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I have a Django app and I'm getting an error whenever I try to run my code:

Error: No module named django_openid

Let me step back a bit and tell you how I came about this:

  1. I formatted my computer and completely re-installed everything -- including virtualenv, and all dependent packages (in addition to Django) required for my project based on settings in my requirements.txt folder
  2. I tried doing python manage.py syncdb and got the error

I googled the issue, and many people say it could be a path problem.

I'm confused as to how I go about changing the path variables though, and what exactly they mean. I found some documentation, but being somewhat of a hack-ish noob, it kind of goes over my head.

So my questions are:

  1. What exactly is their purpose -- and are they on a system based level based on the version of Python or are they project dependent?
  2. How can I see what mine are set to currently?
  3. How can I change them (ie. where is this .profile file they talk of and can I just use a text editor)

Any input you would have would be great as this one is stumping me and I just want to get back to writing code :-)

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2 Answers 2

up vote 2 down vote accepted

Do you really need to alter the path? It's always best to actually think about your reasons first. If you're only going to be running a single application on the server or you just don't care about polluting the system packages directory with potentially unnecessary packages, then put everything in the main system site-packages or dist-packages directory. Otherwise, use virtualenv.

The system-level package directory is always on the path. Virtualenv will add its site-packages directory to the path when activated, and Django will add the project directory to the path when activated. There shouldn't be a need to add anything else to the path, and really it's something you should never really have to worry about in practice.

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Thanks I am using virtualenv that was what I was thinking too. But even though I am running a virtualenv, and installed Django in it, the django folder is not on the path and so it's not working. –  user1328021 Sep 4 '12 at 14:29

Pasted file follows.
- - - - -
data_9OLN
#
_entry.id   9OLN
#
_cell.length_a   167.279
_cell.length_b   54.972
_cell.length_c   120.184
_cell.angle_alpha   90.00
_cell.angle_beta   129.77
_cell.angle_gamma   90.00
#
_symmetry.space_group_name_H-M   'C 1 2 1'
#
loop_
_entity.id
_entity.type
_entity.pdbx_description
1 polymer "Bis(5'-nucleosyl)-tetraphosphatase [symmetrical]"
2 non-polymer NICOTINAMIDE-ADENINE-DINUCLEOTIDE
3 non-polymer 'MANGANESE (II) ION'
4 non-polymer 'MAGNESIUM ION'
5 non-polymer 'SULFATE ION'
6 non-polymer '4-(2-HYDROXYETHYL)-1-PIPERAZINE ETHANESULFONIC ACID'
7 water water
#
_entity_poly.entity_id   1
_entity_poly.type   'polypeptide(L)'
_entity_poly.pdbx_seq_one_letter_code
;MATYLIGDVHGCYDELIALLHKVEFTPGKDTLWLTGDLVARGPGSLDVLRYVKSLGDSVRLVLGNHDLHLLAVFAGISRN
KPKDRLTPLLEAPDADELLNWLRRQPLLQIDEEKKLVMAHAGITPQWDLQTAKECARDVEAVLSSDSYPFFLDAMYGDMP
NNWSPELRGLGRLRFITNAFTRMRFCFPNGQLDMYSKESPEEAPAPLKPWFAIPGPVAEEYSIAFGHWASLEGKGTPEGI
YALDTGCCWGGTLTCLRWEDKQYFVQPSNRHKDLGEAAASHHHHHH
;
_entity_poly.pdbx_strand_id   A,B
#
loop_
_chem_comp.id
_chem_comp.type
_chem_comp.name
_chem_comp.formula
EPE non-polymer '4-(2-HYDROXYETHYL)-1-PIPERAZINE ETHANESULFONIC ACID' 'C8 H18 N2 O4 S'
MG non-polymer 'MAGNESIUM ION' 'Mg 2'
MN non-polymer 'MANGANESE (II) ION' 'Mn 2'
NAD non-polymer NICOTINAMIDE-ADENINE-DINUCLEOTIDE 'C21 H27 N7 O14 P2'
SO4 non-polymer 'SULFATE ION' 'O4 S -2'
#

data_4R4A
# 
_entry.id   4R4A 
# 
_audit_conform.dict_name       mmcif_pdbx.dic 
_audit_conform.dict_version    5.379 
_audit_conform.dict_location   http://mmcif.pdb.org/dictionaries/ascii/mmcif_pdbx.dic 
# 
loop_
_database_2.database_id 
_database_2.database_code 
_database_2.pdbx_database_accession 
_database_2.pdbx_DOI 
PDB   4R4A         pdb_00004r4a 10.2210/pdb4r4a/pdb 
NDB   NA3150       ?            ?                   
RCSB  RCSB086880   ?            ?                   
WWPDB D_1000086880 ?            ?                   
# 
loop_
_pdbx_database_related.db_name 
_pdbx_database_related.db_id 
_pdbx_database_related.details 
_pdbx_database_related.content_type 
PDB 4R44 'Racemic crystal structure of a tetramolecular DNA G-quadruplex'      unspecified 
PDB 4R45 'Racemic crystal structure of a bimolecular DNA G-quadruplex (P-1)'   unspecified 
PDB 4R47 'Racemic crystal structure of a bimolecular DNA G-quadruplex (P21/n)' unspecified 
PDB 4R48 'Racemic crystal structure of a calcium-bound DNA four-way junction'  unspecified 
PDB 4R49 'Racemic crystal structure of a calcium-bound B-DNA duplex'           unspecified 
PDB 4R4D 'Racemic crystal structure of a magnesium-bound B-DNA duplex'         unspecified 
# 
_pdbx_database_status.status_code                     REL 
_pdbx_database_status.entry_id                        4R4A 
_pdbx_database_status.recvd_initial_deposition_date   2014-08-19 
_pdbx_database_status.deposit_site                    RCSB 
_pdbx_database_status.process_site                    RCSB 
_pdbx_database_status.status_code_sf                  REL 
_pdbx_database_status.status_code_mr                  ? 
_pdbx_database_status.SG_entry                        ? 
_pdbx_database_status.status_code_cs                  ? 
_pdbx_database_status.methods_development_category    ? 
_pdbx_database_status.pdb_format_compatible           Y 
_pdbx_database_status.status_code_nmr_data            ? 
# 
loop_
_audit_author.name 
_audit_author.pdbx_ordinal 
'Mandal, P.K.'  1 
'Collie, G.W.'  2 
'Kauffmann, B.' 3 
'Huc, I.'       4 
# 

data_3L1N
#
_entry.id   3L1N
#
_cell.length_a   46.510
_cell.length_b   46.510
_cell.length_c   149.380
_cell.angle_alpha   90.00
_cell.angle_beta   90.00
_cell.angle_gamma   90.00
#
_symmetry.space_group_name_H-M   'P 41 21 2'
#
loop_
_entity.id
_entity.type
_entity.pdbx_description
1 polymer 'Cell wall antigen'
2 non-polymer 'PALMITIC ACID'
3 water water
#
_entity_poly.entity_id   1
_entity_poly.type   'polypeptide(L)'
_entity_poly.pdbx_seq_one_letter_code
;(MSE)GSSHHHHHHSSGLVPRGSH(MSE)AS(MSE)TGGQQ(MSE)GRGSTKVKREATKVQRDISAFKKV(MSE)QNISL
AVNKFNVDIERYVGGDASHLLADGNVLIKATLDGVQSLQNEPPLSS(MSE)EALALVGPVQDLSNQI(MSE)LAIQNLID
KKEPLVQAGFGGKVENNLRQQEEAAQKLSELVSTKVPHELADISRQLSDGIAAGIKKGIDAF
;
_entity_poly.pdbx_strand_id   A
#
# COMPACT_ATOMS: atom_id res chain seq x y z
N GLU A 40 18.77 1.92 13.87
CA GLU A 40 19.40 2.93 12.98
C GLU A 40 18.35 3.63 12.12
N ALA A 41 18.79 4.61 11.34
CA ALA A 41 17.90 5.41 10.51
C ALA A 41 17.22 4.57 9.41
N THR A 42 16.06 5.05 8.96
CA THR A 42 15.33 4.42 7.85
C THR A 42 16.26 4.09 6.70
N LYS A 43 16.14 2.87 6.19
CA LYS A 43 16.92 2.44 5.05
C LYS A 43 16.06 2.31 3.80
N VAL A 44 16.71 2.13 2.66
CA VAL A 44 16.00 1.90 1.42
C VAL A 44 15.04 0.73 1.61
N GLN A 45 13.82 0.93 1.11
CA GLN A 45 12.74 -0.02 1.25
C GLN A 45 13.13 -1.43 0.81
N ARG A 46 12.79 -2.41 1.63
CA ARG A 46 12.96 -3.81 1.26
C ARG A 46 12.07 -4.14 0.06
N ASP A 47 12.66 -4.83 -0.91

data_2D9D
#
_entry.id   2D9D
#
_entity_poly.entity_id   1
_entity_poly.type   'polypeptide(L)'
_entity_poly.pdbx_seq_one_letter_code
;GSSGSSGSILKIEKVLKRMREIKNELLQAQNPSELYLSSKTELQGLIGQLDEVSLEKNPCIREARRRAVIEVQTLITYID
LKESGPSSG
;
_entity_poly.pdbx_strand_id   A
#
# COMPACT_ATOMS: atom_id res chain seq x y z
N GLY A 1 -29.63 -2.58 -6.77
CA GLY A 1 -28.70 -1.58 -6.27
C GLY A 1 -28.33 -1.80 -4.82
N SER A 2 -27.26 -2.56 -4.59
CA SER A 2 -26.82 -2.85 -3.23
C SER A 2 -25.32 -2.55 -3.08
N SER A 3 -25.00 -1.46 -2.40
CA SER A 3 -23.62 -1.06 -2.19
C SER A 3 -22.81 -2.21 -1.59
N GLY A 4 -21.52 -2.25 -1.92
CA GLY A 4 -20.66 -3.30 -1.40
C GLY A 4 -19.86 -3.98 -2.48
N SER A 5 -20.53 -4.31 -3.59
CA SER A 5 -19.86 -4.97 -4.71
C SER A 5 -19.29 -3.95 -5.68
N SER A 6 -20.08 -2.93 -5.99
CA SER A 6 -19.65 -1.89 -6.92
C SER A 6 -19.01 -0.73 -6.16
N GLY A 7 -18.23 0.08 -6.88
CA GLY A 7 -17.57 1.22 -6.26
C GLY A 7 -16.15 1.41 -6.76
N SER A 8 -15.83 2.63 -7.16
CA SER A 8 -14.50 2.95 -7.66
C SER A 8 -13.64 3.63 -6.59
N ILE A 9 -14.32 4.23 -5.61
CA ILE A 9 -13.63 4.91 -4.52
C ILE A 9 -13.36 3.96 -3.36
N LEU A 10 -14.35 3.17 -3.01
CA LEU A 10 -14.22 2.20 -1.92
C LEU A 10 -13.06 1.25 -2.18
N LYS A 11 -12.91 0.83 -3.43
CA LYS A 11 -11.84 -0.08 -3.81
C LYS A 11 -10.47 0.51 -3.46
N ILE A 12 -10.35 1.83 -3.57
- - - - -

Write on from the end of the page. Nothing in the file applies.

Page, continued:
Then something went wrong with the installation. The error is complaining about django_openid, not Django itself. Make sure you have actually installed django_openid (it's not part of Django by default). If you have, it most likely was installed to the system-level site packages directory. Make sure your virtualenv is activated first, and then use pip to install the package. –  Chris Pratt Sep 4 '12 at 14:34
Ok thanks Chris I will look into this and let you know. I did have some issues because I tried porting over my original virtualenv before I had virtualenv installed on my clean machine and tried activating it (and installed stuff) which actually worked but when I went to starting a new django project it complained I didn't have an active virtualenv running (even though it looked like there was was one active)... So that could be the issue. –  user1328021 Sep 4 '12 at 14:41
That might be your problem. Virtualenvs are specific to their environment. If you move it to a different OS or platform (32-bit versus 64-bit) the packages likely won't be recognized anymore even though they exist in the package directory. Even a different version or architecture of Python can cause problems. If you need to move a virtualenv to another server, generate a requirements file with pip, then actually create a new virtualenv on the destination and use the requirements file to install all the packages fresh there. –  Chris Pratt Sep 4 '12 at 14:45
Ok I just discovered a strange problem. When I create a virtualenv and then try to create a new Pinax project it says to me "Could not find an activated virtualenv (required)." but my virtualenv is in fact activated. Have you seen that problem before? Something weird is happening... By the way I just updated my Mac to Mountain Lion (10.8.1)... not sure if that has anything to do with it. –  user1328021 Sep 4 '12 at 14:53

The path is just the locations in your filesystem in which python will search for the modules you are trying to import. For example, when you run import somemodule, Python will perform a search for somemodule in all the locations contained in the path (sys.path variable).

You should check the path attribute in sys module:

import sys
print sys.path

It is just a regular list, sou you could append/remove elements from it:


If you want to change your path for every python session you start, you should create a file to be loaded at startup, doing so:

  1. Create a PYTHONSTARTUP environment variable and setting it to your startup file. E.g.: PYTHONSTARTUP=/home/user/.pythonrc (in a unix shell);
  2. Edit the startup file so it contains the commands you want to be auto-executed when python is loaded;

An example of a .pythonrc could be:

import sys
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Thanks. This is extremely helpful. However, where do I append it permanently? If I do the append steps above in the shell it resets the changes when I close the shell. Is the only way to do it with the pythonrc as you described? –  user1328021 Sep 4 '12 at 14:27
Have you tried to set the PYTHONSTARTUP env variable? Notice that this variable will be lost when you close your shell (to avoid this, you should put PYTHONSTARTUP=/home/user/.pythonrc in your shell startup file, e.g. ~/.bashrc). –  stummjr Sep 4 '12 at 14:41
As pointed out by @ChrisPratt, you should check why you can't import your module. Otherwise, just appending the module folder to your path could be a not-so-good solution. –  stummjr Sep 4 '12 at 14:44

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